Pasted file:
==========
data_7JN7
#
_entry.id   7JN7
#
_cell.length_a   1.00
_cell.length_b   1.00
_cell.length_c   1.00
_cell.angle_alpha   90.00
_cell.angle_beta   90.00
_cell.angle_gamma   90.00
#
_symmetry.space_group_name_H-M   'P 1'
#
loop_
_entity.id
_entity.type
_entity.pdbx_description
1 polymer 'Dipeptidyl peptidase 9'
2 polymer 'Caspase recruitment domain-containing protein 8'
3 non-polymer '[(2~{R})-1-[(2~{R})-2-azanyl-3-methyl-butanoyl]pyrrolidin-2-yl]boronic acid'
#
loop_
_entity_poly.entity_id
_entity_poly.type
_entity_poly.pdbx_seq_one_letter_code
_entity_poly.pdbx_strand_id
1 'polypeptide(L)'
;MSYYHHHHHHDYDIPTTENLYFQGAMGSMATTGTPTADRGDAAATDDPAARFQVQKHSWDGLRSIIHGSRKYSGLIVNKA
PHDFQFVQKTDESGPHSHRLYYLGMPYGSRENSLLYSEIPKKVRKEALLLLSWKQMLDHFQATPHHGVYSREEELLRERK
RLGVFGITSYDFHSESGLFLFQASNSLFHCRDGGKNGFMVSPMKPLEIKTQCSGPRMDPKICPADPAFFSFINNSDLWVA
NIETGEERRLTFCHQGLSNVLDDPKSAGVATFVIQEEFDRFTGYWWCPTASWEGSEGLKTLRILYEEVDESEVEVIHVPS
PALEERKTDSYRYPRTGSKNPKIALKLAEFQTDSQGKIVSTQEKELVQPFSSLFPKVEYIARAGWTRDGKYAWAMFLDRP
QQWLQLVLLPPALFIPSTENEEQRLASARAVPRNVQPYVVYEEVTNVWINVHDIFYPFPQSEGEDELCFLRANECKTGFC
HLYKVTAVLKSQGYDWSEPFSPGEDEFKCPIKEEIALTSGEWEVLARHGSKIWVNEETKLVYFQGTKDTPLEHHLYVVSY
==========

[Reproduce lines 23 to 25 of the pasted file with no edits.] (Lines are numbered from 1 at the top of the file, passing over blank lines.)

_entity_poly.entity_id
_entity_poly.type
_entity_poly.pdbx_seq_one_letter_code